Braxton Miller’s favorite play from the Wisconsin game Saturday may have been the block he threw that opened a path for Dontre Wilson’s sideline-to-sideline 15-yard run.
The Ohio State quarterback mentioned it proudly during his postgame interview on national TV, and coach Urban Meyer said at his weekly press luncheon Monday that Miller hasn’t stopped bringing it up to teammates.
“He’s been chirping about it all day,” Meyer said.
While he certainly applauded the body block that upended a defender, Meyer probably could pick a few other plays he liked better from the 31-24 win. Miller was named the Big Ten offensive player of the week after throwing four touchdown passes, three covering 25 yards or more. And all were delivered in perfect locations with great velocity.
“I thought his accuracy on the deep ball was outstanding,” Meyer said.
Wisconsin’s defense was committed to stopping the run — daring Miller to take shots down the field. That may have worked a year ago, but the Buckeyes are on pace to obliterate the single-season school record for TD passes, which means opponents may want to come up with another strategy.
“Our kids will get open, and they can catch. And we can throw a deep ball,” Meyer said. “That’s something we couldn’t do last year. There were games I refused to call it because they were going to be covered and we couldn’t throw it.
“This Saturday, we’re going to try the same thing. That’s a big part of who we are.”
The third-ranked Buckeyes will take a 5-0 record into another prime-time clash at 15th-ranked Northwestern, which is 4-0 and coming off a bye week. Many have pegged the game as OSU’s toughest test of the year, and the ESPN College GameDay Show will be broadcast from Evanston for the first time since 1995.
With 19 TD passes so far (Miller has six and back-up Kenny Guiton 13), the Buckeyes are on pace for 46 through the regular-season alone. The OSU record of 33 was set in 1995 when they finished 11-2.
Asked by the media about the improved passing game, offensive coordinator Tom Herman said: “What’s that saying, ‘Necessity is the mother of invention’? We had to be (better). You guys saw how people started playing us the latter half of last year. In order for us to be able to be who we want to be running the football, we had to make that a viable threat.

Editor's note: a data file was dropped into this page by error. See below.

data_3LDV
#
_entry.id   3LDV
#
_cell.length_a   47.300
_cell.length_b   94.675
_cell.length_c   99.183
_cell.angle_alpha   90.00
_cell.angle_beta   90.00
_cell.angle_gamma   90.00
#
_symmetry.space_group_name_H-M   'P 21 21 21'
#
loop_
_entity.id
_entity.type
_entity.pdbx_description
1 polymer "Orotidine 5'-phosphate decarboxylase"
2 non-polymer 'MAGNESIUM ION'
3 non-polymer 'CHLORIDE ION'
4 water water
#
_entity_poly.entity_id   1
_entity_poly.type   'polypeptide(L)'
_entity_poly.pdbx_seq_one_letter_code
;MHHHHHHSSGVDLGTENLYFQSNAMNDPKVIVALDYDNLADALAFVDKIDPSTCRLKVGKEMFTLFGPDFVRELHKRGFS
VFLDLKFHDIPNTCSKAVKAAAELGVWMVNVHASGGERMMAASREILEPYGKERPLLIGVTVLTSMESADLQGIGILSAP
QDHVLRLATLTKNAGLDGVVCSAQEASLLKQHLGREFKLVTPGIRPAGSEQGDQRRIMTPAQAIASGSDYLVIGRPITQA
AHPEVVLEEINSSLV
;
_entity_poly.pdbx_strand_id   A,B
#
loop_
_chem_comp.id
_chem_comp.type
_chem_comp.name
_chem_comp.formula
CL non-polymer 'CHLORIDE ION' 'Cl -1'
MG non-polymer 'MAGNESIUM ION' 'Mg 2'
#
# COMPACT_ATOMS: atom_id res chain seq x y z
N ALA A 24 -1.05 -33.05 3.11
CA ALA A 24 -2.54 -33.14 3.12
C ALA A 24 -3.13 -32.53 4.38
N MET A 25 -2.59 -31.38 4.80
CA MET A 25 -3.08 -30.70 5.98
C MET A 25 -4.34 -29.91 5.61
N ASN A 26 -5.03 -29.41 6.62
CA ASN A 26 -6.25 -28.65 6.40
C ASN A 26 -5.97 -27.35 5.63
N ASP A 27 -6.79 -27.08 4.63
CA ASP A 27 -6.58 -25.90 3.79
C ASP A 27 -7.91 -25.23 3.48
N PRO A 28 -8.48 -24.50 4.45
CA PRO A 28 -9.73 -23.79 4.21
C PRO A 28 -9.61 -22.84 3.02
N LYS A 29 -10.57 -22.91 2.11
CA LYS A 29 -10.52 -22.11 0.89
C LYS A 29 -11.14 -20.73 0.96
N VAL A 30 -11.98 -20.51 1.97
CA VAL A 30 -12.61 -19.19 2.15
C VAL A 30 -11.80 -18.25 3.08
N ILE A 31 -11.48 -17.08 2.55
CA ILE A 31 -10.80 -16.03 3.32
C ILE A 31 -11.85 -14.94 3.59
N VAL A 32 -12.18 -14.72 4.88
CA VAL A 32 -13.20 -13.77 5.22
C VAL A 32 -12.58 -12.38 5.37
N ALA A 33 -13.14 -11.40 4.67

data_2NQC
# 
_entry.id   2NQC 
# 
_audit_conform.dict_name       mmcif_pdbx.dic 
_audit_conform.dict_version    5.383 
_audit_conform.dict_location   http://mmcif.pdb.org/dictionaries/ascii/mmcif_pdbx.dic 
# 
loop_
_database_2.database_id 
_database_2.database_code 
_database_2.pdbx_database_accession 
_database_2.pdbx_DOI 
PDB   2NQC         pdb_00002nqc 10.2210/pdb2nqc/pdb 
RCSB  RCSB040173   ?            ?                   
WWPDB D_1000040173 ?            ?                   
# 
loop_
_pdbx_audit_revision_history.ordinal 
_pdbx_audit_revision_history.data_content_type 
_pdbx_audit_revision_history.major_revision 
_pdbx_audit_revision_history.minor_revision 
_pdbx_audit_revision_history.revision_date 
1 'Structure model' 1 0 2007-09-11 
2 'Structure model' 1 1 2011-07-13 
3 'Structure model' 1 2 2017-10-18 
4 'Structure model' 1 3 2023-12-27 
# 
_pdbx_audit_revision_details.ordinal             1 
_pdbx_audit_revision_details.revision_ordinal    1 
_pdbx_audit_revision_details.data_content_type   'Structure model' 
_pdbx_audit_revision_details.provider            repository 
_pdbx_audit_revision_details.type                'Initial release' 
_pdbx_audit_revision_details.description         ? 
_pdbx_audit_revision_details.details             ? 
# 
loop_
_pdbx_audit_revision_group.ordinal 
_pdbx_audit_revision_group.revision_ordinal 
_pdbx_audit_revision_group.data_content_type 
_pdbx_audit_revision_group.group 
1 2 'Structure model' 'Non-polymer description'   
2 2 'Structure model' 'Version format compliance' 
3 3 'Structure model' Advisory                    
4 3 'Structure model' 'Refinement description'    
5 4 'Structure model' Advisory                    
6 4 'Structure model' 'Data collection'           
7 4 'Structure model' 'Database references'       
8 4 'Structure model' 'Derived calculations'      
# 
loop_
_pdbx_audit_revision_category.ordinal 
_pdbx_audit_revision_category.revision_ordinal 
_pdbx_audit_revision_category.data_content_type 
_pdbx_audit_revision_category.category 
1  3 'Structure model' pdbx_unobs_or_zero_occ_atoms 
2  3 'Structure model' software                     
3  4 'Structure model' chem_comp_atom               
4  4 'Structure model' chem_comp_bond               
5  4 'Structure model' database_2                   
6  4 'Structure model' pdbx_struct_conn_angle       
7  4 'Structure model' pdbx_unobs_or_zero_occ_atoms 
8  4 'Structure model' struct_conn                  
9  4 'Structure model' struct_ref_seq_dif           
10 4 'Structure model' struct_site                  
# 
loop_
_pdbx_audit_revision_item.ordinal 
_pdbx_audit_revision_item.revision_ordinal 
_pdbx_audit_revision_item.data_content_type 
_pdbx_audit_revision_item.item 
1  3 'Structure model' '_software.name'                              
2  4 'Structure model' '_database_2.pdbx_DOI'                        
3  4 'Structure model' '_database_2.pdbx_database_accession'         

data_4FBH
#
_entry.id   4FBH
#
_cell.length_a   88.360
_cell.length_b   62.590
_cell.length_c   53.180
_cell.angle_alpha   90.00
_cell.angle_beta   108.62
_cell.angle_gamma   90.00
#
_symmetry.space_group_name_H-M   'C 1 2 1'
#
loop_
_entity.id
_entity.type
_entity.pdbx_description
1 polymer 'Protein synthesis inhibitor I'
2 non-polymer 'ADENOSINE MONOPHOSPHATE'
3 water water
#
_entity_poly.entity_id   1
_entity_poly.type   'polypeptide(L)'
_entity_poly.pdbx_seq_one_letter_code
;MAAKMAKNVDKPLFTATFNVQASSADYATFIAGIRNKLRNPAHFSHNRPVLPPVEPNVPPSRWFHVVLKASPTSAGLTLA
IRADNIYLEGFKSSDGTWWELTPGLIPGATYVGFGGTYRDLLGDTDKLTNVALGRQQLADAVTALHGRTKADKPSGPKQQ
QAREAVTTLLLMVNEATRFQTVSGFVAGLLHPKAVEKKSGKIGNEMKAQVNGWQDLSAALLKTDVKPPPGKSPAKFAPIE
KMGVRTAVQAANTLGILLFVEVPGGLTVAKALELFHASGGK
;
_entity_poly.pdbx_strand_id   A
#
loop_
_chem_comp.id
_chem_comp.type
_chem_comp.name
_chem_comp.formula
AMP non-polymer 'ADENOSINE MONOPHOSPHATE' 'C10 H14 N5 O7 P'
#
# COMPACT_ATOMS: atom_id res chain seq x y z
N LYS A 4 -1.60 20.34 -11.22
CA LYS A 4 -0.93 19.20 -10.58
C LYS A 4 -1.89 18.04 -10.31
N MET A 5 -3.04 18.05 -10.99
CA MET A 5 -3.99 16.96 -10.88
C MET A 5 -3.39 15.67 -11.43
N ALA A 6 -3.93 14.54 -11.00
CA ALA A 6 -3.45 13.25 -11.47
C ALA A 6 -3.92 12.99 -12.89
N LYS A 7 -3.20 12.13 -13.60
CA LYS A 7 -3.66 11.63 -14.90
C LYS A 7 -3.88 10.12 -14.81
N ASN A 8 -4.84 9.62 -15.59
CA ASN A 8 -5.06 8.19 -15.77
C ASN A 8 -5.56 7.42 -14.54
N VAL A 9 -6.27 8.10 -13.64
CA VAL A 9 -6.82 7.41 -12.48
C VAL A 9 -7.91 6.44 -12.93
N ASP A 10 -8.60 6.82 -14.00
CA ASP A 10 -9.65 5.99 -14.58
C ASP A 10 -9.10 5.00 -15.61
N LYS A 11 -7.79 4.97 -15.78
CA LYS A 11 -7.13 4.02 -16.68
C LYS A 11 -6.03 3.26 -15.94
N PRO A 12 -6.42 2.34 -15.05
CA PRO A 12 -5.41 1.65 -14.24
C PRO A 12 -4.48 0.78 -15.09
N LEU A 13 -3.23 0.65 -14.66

“We worked our tails off all spring, all offseason and all two-a-days to make sure we were effective, if not proficient, throwing the ball down the field so people can’t load the line of scrimmage and stop the run.”
Herman, who also is the quarterbacks coach, was particularly pleased with a back-shoulder throw Miller made to Devin Smith for a 26-yard TD. That wasn’t Miller’s first option, and he went through his progressions and had the confidence to take on tight coverage.
“I think that’s a throw he wouldn’t have made (last year),” Herman said. “He could have made it — absolutely he could have. But he wouldn’t have made it because he didn’t trust himself. He didn’t trust what he saw, he didn’t trust when he saw it. He might have seen it a split second too late.
“The kid, physically, is not much different than he was last year. But mentally and consistency-wise, in his mechanics and footwork, he’s 10 times better.”
But Miller did have some glitches, which plagued him much of last year. Despite his athletic ability, he’s still prone to taking sacks and not being decisive in finding running lanes on scrambles.
Herman said Miller’s overall grade for the game was “not great, to be honest with you. He still made some mental mistakes that can be corrected in terms of some reads.
“We’ve got to do a better job of, when he does decide to scramble, going vertically and not losing yards. It’s much easier to call second-and-8 than second-and-13. They’re going to cover us every now and again. Be smart and don’t take negative plays.”
Ohio State (5-0, 1-1 Big Ten) at Northwestern (4-0, 0-0), 8 p.m. Saturday, ABC, 1410